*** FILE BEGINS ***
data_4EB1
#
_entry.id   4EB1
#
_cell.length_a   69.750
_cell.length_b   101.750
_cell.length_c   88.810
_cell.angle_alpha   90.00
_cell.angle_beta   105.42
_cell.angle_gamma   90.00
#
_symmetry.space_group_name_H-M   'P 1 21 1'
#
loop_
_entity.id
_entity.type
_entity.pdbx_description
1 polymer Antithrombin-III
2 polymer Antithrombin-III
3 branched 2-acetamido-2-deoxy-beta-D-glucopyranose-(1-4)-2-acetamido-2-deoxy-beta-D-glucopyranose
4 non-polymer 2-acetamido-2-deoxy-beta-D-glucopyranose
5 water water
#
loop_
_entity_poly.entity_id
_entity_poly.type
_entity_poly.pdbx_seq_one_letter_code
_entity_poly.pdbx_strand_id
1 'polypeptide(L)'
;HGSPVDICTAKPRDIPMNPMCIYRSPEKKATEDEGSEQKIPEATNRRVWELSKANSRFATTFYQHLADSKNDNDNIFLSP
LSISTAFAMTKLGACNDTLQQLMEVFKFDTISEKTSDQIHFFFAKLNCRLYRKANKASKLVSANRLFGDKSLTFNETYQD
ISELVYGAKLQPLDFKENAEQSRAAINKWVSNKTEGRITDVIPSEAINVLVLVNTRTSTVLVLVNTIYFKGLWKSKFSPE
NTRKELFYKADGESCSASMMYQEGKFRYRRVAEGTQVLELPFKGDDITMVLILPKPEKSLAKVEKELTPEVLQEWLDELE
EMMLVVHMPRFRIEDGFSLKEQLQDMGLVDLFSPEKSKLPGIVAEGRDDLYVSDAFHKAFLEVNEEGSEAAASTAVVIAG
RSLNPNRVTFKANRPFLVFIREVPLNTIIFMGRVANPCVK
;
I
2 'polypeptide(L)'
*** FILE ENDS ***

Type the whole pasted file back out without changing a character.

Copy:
data_4EB1
#
_entry.id   4EB1
#
_cell.length_a   69.750
_cell.length_b   101.750
_cell.length_c   88.810
_cell.angle_alpha   90.00
_cell.angle_beta   105.42
_cell.angle_gamma   90.00
#
_symmetry.space_group_name_H-M   'P 1 21 1'
#
loop_
_entity.id
_entity.type
_entity.pdbx_description
1 polymer Antithrombin-III
2 polymer Antithrombin-III
3 branched 2-acetamido-2-deoxy-beta-D-glucopyranose-(1-4)-2-acetamido-2-deoxy-beta-D-glucopyranose
4 non-polymer 2-acetamido-2-deoxy-beta-D-glucopyranose
5 water water
#
loop_
_entity_poly.entity_id
_entity_poly.type
_entity_poly.pdbx_seq_one_letter_code
_entity_poly.pdbx_strand_id
1 'polypeptide(L)'
;HGSPVDICTAKPRDIPMNPMCIYRSPEKKATEDEGSEQKIPEATNRRVWELSKANSRFATTFYQHLADSKNDNDNIFLSP
LSISTAFAMTKLGACNDTLQQLMEVFKFDTISEKTSDQIHFFFAKLNCRLYRKANKASKLVSANRLFGDKSLTFNETYQD
ISELVYGAKLQPLDFKENAEQSRAAINKWVSNKTEGRITDVIPSEAINVLVLVNTRTSTVLVLVNTIYFKGLWKSKFSPE
NTRKELFYKADGESCSASMMYQEGKFRYRRVAEGTQVLELPFKGDDITMVLILPKPEKSLAKVEKELTPEVLQEWLDELE
EMMLVVHMPRFRIEDGFSLKEQLQDMGLVDLFSPEKSKLPGIVAEGRDDLYVSDAFHKAFLEVNEEGSEAAASTAVVIAG
RSLNPNRVTFKANRPFLVFIREVPLNTIIFMGRVANPCVK
;
I
2 'polypeptide(L)'